As our children grow we may worry about whether they are getting the right kind of nutrition. We knew exactly what our children were eating when we were the only one feeding them. But soon, too soon, they discover fast food.
Is fast food OK for our kids?
When our time and strength are limited, it is easy to wheel into McDonalds for a quick bite. But here’s some food for thought.
It’s extremely difficult to eat in a healthy way at any fast food restaurant. The fats, sugar, and salt in fast food draw kids like a magnet, largely because they appeal to a child’s “primordial tastes,” explains Shanthy A. Bowman, PhD.
Because fast food doesn’t contain much fiber, kids don’t feel full afterward — so they eat more later. So it is not just what they eat at that meal, but what they eat the rest of the day that is a concern. It is easy to go above the appropriate calorie intake and fall way short of nutrition on days they eat fast food.
An occasional fast food meal is OK, but more home-cooked, family meals with better nutrition will go a long way to helping your children learn healthy eating habits for a life-time.
Should we hide veggies so kids will eat more of them?
There are two opposite ideas about getting kids to eat more veggies. One says we should make them more attractive so kids will want to eat them and the other says to hide them in foods they already like. After some research, here’s my take. If our kids won’t eat canned peas or slimy boiled spinach, making our veggies more attractive could help a lot! Providing veggies with crunch, cut up to eat as finger food, served with nutritious dips, and in a variety of colors will appeal to most kids.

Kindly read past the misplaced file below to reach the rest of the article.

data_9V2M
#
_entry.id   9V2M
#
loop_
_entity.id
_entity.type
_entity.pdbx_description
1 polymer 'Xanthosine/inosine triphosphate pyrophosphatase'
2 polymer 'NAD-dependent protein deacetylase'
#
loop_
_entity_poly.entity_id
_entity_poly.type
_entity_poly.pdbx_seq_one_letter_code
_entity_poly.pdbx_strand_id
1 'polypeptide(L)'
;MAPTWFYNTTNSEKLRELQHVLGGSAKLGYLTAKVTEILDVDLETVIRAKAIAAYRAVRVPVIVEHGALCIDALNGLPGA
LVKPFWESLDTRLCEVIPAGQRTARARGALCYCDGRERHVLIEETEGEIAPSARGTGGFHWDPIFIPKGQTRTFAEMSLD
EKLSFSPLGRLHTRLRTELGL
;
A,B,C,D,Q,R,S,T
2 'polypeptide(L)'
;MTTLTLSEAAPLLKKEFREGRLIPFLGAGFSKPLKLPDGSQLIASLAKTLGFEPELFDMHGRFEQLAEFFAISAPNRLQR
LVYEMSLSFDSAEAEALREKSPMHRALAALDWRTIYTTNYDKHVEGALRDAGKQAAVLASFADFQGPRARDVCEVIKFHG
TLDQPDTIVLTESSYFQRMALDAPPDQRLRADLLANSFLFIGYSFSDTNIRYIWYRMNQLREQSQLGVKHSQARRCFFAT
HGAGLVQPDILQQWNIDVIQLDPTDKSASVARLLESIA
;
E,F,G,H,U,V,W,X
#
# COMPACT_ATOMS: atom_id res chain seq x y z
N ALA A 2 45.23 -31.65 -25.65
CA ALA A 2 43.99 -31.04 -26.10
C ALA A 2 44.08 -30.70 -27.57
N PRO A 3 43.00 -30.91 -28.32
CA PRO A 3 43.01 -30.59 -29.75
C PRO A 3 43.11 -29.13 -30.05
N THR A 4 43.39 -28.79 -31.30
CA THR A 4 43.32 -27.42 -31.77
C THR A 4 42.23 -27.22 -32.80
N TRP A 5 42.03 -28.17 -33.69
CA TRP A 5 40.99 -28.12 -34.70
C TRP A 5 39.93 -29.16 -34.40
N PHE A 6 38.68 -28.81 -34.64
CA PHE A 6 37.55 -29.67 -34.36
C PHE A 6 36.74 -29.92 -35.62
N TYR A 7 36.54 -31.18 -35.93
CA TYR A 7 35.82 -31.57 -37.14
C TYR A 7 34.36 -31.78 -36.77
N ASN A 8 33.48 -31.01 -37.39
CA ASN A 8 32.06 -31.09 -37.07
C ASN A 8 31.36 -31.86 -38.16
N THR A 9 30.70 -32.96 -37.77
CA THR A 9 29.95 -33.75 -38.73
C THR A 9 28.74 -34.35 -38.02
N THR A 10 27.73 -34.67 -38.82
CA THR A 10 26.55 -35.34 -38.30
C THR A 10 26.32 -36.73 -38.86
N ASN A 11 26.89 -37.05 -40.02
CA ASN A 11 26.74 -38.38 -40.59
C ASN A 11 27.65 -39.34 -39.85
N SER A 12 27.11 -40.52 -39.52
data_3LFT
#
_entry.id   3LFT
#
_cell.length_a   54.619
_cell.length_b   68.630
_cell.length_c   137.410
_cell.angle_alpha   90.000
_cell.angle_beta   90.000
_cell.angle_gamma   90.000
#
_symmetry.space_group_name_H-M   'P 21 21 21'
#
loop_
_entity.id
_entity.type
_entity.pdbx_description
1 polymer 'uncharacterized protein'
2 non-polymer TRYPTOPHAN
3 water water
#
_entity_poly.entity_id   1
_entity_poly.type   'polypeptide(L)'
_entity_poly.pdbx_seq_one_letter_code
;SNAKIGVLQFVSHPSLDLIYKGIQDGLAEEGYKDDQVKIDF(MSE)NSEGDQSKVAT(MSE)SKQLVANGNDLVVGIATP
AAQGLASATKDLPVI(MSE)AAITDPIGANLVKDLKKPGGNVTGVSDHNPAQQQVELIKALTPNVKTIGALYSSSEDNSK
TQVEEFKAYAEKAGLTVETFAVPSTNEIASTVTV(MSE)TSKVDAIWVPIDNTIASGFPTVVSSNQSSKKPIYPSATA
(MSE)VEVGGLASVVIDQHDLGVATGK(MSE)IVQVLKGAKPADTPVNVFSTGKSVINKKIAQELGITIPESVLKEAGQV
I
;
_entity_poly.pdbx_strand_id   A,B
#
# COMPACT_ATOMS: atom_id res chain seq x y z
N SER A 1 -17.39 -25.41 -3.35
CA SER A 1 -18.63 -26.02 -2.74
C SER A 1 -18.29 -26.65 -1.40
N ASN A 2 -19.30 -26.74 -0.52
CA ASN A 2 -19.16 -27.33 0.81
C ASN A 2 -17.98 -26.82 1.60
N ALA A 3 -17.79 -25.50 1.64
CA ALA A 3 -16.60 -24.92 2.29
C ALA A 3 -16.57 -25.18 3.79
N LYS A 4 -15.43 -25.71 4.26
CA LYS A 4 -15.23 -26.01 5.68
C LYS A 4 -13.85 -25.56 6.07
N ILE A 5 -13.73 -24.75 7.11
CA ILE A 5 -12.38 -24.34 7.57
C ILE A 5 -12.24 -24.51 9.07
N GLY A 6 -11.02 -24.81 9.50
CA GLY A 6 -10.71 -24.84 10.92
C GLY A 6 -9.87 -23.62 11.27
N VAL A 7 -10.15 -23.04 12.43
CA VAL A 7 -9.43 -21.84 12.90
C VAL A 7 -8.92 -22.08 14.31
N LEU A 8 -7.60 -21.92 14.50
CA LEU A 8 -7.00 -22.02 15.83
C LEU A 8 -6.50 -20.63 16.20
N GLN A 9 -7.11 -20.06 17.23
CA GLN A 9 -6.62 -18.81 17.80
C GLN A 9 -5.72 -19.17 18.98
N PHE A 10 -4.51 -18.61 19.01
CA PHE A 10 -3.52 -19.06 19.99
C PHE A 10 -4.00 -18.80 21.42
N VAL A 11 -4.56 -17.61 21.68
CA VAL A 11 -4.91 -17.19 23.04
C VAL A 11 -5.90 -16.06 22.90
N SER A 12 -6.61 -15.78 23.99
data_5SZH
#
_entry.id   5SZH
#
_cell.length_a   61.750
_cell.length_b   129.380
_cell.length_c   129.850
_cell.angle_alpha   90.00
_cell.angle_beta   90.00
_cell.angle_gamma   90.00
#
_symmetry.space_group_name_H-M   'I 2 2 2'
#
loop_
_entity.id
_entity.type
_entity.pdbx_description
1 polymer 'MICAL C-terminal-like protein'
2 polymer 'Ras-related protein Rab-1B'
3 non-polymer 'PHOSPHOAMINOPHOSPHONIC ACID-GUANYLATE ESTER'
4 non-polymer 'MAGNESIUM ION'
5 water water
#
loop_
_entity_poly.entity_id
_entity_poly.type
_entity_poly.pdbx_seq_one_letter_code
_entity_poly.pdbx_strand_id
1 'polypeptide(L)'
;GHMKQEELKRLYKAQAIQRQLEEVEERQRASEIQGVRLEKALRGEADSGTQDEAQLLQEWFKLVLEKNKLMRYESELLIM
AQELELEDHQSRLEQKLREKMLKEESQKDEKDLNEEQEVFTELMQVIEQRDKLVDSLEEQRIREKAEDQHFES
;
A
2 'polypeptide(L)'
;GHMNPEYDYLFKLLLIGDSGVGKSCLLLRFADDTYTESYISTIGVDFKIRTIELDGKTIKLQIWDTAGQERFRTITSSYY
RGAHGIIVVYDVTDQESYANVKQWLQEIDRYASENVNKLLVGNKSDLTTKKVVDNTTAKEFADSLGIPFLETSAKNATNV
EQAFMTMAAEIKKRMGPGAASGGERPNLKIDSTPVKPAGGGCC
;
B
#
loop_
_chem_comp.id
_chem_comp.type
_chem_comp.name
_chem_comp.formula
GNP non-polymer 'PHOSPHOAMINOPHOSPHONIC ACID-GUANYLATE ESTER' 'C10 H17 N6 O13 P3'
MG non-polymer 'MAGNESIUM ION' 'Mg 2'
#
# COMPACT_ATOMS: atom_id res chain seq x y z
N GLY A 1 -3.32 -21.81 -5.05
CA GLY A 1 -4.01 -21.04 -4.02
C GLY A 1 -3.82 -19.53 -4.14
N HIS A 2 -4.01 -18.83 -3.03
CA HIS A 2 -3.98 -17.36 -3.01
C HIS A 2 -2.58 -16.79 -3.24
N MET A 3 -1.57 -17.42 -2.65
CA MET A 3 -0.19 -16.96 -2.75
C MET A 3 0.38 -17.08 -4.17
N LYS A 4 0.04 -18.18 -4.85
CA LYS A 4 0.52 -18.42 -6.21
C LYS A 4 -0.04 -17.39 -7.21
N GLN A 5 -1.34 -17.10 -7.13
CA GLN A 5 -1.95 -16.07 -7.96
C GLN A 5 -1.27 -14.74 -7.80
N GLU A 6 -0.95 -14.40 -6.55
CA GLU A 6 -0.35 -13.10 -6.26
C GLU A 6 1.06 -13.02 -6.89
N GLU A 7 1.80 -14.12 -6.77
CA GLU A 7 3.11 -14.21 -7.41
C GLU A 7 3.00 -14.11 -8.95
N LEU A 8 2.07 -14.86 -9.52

But when the nutritious food just won’t be eaten by our kid no matter how nicely it is served, it’s time to become more creative. Packing whole grains, yogurt, veggies, and eggs into foods they love like pastas, soups, and smoothies makes good sense.
Penn State researcher Barbara Rolls, PhD found that adding pureed vegetables to favorite foods led 3- to 6-year-olds to consume almost twice as many vegetables (and 11 percent fewer calories) over the course of a day. “I think it’s really important for children to know what vegetables and other ingredients are in their food; that helps them learn about the many forms in which vegetables can be eaten and how vegetables served in different forms can taste different.” Never lie about the ingredients. When your child asks what is in the food, answer honestly so he will trust what you say about food.
Exposing children to a variety of nutritious foods that are minimally processed, serving foods in appropriate portions, and limiting nutrient-poor foods are small steps we can take to help our children learn to appreciate the tastes, textures and flavors of healthful foods. It may also reduce the likelihood they’ll get hooked on less healthy options.
Getting children to help plan, buy, and prepare food helps them develop an interest in eating wholesome food. Talking about the color, texture, and value of different nutrients gives our kids more reason to enjoy food that it good for them.
Healthy Snack Ideas
To help you find additional ways to get more nutrition into your kids, see our Kid Friendly recipes section of Your Child’s Journey.
Here are some ideas for quick to prepare, nutritious snacks that may interest even the pickiest eaters.
- Peanut butter and jelly on rice cakes or rye crackers, banana bread, sweet potato muffins, or oatmeal cookies with raisins, cranberries or nuts
- Whole grain tortilla roll ups with cheese, chopped veggies, beans, or left over chicken
- Hard boiled eggs and cheese slices or cubes. Baked sweet potato chips- no salt necessary
- Hummus (chickpea paste), guacamole, or salsa with cut up veggies or salt-free crackers to dip
- Snack mix made with popcorn, nuts, pretzels and dried fruit
- Whole grain waffles with peanut butter or low-fat cream cheese and jelly or raisins on top
- Yogurt and cut fruit or juice frozen into popsicles or blended into smoothies
- A small cup of frozen fruit
Please: write in if you have other questions about or suggestions for nutritious, fun food for kids.